Get up close to the splendor of the USA’s majestic national parks.

Little more than a century ago, riding the rails to one of a grand lodge within a US national parks ranked among the most luxurious vacations you could take.

And while plenty of park accommodations remain exclusive – so much so that year-long wait-lists aren’t unheard of – the options have expanded considerably, from historic log-and-stone icons to new safari-inspired tented camps.

Still, for all the lodges’ variety, the very best have at least one thing in common. They offer unrivaled views of – and unparalleled access to – some of the greatest shows on Earth: spouting geysers, teeming wildlife, smoking calderas and countless other marvels.

Here are 12 of our favorite in-park lodges that provide an experience of these wonders like no other.

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The Jenny Lake Lodge patio in Grand Teton National Park, Wyoming
Let nature restore you as you rest on the front patio of Jenny Lake Lodge © Wolfgang Kaehler / Avalon / Universal Images Group / Getty Images

1. Jenny Lake Lodge, Grand Teton National Park, Wyoming

Occupying another prime swath of Wyoming wilderness barely 30 miles from YellowstoneGrand Teton National Park packs in all manner of magic, from glittering rock spires to mirror-like glacial lakes. And the most famous one, Jenny Lake, is home to a beloved, eponymous lodge that’s tucked into a stand of spruce at the foot of the Tetons.

Having evolved from a 1920s dude ranch to a AAA Four Diamond eco-resort, Jenny Lake Lodge kits out its 37 old-timey cabins with everything from down comforters to heated floors. Check out the individual room categories for details, then book the Signature Stay for nightly five-course dinners (the kitchen here is famous for locally sourced specialties, award-winning wine selections and stunning Teton views); daily gourmet breakfasts; guided horseback rides (these fill up fast, so sign up ASAP); cruiser-style bikes; and other amusements and activities. And because of the lodge’s small scale, outsized reputation and limited season (June to early October), this is another one of those places with the possibility of year-long wait-lists – so get planning early.

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2. Under Canvas Bryce Canyon, Utah

About an hour from Zion sits another of Utah’s crown jewels: Bryce Canyon National Park, the sunset-hued hoodoo hotspot. And on a nearby plain – with views for days of red rocks and mountains – sits a recently opened outpost of glamping favorite Under Canvas. A solar-powered, safari-style camp with 50 tents, the resort offers plenty to do onsite, from yoga in the morning to campfires, s’mores and live music at night. But since any guest here is surrounded by amazing excursion possibilities, a resident “experience coordinator” will also help you plot your off-campus activities.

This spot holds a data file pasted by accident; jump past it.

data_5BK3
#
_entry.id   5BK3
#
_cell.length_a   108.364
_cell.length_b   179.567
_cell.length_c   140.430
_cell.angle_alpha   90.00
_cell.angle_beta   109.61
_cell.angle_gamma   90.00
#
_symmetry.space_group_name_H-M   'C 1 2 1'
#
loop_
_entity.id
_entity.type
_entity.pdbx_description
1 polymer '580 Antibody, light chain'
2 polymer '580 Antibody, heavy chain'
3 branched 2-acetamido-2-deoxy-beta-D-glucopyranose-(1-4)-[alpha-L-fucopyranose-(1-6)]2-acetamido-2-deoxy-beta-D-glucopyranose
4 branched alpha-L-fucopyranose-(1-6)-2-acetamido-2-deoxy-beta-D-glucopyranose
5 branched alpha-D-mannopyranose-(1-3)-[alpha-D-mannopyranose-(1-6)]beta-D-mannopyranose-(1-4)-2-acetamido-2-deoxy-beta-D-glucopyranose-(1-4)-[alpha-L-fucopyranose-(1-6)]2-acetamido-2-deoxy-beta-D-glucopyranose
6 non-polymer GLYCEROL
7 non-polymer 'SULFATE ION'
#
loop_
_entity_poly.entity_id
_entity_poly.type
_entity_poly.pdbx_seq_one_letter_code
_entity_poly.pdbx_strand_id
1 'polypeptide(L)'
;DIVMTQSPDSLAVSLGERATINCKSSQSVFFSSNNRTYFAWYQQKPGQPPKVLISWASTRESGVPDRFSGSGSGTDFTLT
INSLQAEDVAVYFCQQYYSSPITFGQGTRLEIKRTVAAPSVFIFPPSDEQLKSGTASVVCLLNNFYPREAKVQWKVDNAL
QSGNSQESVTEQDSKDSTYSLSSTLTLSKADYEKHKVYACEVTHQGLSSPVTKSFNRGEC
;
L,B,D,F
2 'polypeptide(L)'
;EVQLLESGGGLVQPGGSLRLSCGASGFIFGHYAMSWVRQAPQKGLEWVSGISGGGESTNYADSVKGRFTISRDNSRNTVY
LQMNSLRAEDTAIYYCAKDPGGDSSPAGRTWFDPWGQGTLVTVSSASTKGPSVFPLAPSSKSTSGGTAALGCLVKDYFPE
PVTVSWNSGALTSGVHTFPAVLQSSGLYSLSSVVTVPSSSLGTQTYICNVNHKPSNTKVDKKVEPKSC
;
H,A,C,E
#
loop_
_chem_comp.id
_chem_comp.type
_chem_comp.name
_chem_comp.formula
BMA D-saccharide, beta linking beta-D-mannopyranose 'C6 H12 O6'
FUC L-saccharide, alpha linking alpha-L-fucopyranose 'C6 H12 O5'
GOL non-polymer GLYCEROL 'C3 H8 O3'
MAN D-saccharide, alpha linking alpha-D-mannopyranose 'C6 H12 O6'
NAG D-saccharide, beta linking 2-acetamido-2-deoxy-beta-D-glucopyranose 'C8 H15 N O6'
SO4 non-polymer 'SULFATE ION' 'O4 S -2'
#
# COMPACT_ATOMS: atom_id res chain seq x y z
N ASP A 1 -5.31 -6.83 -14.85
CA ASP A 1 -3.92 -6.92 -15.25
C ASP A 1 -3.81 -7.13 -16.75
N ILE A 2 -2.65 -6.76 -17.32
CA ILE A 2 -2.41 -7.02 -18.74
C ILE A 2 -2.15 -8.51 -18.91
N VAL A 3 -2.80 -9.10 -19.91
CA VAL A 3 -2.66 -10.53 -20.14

For starters, you’re on Bryce Canyon’s doorstep; whether you go out with a guide or on your own, you can hike, e-bike or drive through the park’s spire-filled dreamscape. Also within easy driving distance are Red Canyon (home to yet more hoodoos); Grand Staircase–Escalante National Monument (a geologic wonderland spanning 1.87 million acres); and Widstoe (a little ghost town last populated – at least by the living – in the 1930s). At day’s end, stretch out on your meticulously appointed bed and, if you’ve booked a Stargazer tent, stare up at the dazzling display. Under Canvas books reservations from May until September.

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Crater Lake Lodge, Crater Lake, Oregon
Crater Lake Lodge offers sweeping vistas of its namesake lake © JeffGoulden / Getty Images

3. The Lodge at Crater Lake, Crater Lake National Park, Oregon

Overlooking the cerulean gleam of Oregon’s Crater Lake from the rim of the caldera, Crater Lake Lodge is one of the most dramatically positioned examples of Parkitecture. Below lies the nation’s deepest lake, and while you may not be able to see to the bottom (it’s 1943ft down), the water is astoundingly clear. Little wonder an eponymous national park and lodge were established here in 1902 and 1915, respectively.

You’ll still feel that bygone era in the lodge’s great hall – all rustic stone fireplaces and exposed beam ceilings – and in 71 TV-free rooms, many of which have lake views that rival anything you could see on a screen. For a closer look at the water, take the Cleetwood Cove Trail down to the shore and hop a boat (make sure the tours are on offer when you’re there), or brave a brisk dip (the surface temperature barely cracks 60°F). If you haven’t warmed back up by the time you reach the top of the trail, check out the sustainably sourced soups of the day at the lodge’s restaurant. It’s open from May to early October, as is the lodge itself.

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Wooden beams made from logs in the grand hall of Old Faithful Inn, Yellowstone National Park, Wyoming, USA
Rustic architecture reaches new heights at the Old Faithful Inn © kellyvandellen

4. Old Faithful Inn, Yellowstone National Park, Wyoming

A joint venture of the Yellowstone Park Association and the Northern Pacific Railroad, the Old Faithful Inn has welcomed guests to the heart of America’s first national park since 1904. Over the decades, the lodge has become renowned for not only its namesake geyser views, but also for its pioneering of a distinctly American architectural style. “Parkitecture” (also known as “National Park Service rustic”) relies heavily on local materials, hand-hewn finishes and an overall harmony with nature. And there could be no grander prototype than this inn, designed by architect Robert Reamer. One of the world’s largest log structures, it goes big on everything from lobby height (nearly 80ft) to fireplace materials (500 tons of rhyolite) to interior balconies (four levels’ worth).